An Appeal to America's Revolutionary Spirit

I believe our nation's progress and people are being seriously stunted by a conventional wisdom that is counter to our American Revolution.

In 1776, our forefathers formed a revolutionary new nation committed to freedom and equality for every individual.

After 65 years as an American educator --with 50 of those years executing a revolutionary new concept in a network of schools -- I submit that the universal idea that the purpose of education is academic achievement is elitist and not right for America.

This emphasis is counter to our founding principles, particularly failing the less advantaged and our society as a whole.

This system seeks to turn our children into "scholars." Yet no more than 10-15% of them are naturally academically talented, leaving the rest to work hard to overcome their deficiencies. This leads to the system's glaring inequality of privileged vs. disadvantaged backgrounds, because wealth can buy antidotes to academic deficiencies.

Even more, attempting to basically turn children into "scholars" does them a great disservice individually. Every kid has a unique potential. We wouldn't want our children judged by their athletic prowess, creative art or acting talents. Why should American education judge them by their scholarship?

Then this focus on developing "scholars" results in only 40% 0f 25-35 year olds at least graduating from two year colleges. Clearly, success in college requires a much deeper child development than just academic proficiency.

Children must be fully developed as confident, creative and purposeful individuals. At the same time, they must also be developed as citizens capable of guiding and governing America. Scholarship is just one part of this whole.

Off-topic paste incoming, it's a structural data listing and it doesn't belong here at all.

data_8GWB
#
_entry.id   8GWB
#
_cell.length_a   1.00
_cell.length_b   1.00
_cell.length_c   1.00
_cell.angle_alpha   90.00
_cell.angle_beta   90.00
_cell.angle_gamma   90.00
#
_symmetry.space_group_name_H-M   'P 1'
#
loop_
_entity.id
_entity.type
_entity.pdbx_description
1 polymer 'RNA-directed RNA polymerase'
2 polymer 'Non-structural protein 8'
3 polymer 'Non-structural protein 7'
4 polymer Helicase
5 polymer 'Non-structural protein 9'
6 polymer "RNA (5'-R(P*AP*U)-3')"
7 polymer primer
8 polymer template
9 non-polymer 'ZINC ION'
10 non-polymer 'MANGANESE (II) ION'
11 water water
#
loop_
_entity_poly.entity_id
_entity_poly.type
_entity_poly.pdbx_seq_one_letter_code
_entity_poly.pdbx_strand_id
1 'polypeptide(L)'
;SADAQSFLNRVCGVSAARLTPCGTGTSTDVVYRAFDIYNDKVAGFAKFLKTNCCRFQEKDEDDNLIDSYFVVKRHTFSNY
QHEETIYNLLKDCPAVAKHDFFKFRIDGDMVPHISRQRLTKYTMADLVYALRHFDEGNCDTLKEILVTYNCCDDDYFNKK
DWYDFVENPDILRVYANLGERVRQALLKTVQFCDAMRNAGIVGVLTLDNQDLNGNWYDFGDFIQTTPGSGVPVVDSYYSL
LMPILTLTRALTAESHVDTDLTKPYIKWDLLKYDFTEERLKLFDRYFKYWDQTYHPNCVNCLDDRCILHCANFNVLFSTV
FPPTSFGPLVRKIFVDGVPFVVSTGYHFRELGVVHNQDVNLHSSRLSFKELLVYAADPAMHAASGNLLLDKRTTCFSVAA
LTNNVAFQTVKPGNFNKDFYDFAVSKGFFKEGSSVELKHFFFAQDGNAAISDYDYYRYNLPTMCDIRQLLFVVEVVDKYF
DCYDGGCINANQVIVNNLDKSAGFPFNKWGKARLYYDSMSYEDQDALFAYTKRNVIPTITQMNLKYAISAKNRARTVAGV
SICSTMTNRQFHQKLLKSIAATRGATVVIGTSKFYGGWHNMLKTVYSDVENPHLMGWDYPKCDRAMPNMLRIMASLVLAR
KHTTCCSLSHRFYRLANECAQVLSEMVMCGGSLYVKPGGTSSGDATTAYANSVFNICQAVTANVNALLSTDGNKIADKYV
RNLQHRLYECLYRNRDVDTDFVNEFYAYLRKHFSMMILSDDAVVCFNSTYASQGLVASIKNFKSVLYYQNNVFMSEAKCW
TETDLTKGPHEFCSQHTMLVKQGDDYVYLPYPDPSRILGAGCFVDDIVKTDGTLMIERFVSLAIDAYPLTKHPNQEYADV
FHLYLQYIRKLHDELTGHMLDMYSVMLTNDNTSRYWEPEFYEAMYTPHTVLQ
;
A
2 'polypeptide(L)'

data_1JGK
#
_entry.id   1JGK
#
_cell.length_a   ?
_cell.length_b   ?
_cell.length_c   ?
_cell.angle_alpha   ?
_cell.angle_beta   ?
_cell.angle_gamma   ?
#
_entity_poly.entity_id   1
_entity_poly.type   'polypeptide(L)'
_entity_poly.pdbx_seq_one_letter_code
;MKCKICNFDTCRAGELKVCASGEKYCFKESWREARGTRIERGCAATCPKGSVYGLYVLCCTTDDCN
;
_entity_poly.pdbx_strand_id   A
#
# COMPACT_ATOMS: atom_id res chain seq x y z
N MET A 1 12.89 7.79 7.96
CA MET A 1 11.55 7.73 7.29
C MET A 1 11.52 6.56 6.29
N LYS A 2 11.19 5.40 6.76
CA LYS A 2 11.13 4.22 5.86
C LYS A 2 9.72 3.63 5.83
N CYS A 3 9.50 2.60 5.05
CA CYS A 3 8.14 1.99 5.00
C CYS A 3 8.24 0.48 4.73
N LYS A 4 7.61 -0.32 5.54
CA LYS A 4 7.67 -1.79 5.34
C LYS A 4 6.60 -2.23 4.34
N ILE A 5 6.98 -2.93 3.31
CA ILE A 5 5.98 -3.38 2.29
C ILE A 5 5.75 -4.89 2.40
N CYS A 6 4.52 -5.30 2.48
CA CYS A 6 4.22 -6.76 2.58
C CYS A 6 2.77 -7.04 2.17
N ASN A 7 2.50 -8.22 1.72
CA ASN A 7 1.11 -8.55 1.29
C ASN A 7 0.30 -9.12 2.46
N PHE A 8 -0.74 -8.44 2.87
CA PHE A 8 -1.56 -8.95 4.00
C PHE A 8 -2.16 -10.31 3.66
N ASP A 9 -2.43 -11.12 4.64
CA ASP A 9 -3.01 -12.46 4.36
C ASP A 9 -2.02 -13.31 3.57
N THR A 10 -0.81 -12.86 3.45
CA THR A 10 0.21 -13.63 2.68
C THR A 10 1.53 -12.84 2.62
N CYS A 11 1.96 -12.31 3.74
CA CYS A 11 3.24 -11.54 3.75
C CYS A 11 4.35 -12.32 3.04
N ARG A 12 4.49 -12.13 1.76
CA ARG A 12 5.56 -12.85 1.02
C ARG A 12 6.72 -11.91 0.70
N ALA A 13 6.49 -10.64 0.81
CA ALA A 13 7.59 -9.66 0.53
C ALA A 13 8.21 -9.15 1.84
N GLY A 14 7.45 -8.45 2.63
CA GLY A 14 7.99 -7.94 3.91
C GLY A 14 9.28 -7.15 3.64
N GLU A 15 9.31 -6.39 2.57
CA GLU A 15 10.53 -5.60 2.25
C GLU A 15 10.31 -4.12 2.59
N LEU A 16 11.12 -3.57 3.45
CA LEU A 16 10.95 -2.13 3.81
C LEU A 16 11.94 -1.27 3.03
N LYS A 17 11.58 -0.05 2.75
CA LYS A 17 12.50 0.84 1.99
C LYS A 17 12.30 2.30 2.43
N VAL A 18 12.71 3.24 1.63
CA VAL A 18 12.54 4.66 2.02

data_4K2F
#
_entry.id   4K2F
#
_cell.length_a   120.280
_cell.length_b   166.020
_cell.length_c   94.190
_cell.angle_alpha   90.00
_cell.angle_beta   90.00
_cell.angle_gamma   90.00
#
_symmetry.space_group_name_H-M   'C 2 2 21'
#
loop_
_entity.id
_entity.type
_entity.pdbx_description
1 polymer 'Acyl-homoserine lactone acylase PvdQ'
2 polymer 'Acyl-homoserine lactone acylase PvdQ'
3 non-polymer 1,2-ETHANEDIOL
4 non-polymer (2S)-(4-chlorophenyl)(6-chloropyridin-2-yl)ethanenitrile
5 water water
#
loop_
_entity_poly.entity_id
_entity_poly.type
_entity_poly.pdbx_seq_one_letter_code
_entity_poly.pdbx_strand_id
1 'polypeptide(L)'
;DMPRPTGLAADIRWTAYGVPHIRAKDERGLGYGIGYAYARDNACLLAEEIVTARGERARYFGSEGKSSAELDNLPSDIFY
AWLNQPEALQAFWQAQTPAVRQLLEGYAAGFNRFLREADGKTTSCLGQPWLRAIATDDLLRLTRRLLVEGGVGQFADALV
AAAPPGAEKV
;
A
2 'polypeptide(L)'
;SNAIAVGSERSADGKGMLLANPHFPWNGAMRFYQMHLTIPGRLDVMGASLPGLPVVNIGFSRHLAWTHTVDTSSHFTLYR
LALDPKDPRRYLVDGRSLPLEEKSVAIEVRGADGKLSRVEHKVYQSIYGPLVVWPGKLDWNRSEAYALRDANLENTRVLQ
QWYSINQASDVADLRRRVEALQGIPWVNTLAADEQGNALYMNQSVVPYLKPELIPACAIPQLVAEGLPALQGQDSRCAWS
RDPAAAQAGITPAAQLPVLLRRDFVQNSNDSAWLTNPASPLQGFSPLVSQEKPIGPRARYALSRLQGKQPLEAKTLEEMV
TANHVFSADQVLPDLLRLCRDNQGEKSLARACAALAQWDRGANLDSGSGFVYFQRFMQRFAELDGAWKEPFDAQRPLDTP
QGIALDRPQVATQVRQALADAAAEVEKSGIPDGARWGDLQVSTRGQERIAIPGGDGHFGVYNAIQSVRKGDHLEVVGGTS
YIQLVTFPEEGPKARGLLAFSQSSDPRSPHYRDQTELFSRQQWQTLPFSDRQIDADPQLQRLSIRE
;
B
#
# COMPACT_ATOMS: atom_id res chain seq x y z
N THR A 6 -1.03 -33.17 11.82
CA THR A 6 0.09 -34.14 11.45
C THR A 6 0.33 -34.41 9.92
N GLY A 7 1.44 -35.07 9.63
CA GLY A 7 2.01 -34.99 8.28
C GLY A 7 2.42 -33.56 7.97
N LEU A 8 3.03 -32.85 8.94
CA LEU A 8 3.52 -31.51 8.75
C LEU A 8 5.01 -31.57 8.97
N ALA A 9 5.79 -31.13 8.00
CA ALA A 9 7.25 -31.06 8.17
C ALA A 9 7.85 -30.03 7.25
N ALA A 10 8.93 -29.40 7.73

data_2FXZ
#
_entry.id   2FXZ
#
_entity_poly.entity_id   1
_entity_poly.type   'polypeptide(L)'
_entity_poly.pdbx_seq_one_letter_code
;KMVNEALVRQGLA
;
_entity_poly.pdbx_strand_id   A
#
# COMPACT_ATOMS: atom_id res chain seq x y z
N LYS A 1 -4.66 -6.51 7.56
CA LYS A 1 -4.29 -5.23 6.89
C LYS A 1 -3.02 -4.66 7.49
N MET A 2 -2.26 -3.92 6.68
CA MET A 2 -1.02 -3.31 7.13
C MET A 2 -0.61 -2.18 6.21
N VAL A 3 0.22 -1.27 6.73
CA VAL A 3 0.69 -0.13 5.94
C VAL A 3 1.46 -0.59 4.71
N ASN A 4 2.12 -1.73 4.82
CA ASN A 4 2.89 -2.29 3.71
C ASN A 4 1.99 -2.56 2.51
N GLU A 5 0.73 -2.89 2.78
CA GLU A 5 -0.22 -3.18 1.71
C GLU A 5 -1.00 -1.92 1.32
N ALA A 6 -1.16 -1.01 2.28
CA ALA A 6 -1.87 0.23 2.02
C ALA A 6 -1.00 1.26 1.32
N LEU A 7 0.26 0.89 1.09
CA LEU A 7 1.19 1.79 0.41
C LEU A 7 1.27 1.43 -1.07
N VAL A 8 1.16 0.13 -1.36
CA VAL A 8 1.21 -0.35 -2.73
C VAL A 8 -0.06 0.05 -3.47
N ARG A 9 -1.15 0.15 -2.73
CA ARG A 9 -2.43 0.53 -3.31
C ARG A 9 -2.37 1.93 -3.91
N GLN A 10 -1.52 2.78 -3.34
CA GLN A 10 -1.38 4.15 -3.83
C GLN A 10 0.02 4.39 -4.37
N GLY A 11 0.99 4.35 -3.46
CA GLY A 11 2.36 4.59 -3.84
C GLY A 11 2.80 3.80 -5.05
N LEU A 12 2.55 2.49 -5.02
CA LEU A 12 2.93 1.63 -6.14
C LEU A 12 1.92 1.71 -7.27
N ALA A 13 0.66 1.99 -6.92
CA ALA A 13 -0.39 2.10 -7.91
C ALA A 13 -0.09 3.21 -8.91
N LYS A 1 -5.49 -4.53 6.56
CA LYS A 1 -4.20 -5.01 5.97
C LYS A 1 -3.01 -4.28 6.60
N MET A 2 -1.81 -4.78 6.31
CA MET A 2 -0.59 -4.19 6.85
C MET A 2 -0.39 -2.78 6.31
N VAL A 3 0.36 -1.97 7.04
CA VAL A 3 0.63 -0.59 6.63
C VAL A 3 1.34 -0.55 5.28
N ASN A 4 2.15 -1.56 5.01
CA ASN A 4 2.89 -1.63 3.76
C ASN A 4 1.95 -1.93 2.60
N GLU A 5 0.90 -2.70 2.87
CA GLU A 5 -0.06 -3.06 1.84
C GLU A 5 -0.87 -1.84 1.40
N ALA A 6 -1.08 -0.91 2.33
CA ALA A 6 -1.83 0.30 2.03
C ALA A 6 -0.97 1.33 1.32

To serve children and America, my 50-year experience found it means addressing two fundamental needs:
  • Focus on the unique potential, character and attitudes of students.
  • Utilize parents as primary teachers and the family as primary classrooms.

Academic proficiency is simply a subset of character development. Most school character programs to date fail because they are add-ons, and the tail cannot wag the dog. In the student's experience, an intellectual program like academics is dwarfed by the more comprehensive "head-heart-soul" nature of character development.

Note that character is primarily taught by example, not by discourse, so change and growth would be required in those who control the present system.

Once schools learn how to effectively address student growth, they will experience entirely different students who have the confidence, curiosity, motivation and grit to tackle the challenge of academic proficiency. It's a tortoise vs. hare approach.

In our Hyde Charter School in Bronx, NYC for example, we seek--as always-- to develop students' unique potential with a program emphasizing Five Words: Curiosity, Courage, Concern, Leadership, Integrity and Five Principles: Destiny, Humility, Conscience, Truth, Brother's Keeper.

We also seek to work with parents and families to make this program effective.
Our test scores are lower than most other NYC charter schools. But in a district where only 47% graduate from high school, 92% of our 1st graduating class was accepted to college, and two years later, 78% of them were still registered in college, even including those who went to two-year colleges.

Kids seldom flunk out of college because of poor academic preparation. It comes down to character issues--confidence, motivation, effort, resilience, sense of purpose. I remember a Hyde grad saying "Hyde teaches you how to succeed in college, and right now, I need to hit the books."

Education is the life blood of a nation. How well has our system been serving America?
Our schools have problems with cheating and bullying; apathy, and yet hate has made school shootings seem a regular occurrence.

Then this system has produced too many prominent Americans revealed with a lack of character, greed and/or self-interest, a wide loss of public faith in many of our institutions and unpopular presidential campaigns to many Americans.

It's time for change. For those who fear the proposed revolutionary change might lower academic standards: When the GI Bill passed allowing all WWII veterans a college education, a college president warned the GIs would turn colleges into "educational hobo jungles." In reality, the GIs gained great respect for their college performance, and became known as "the greatest generation."

A focus on character would do the same: unify, strengthen and inspire America.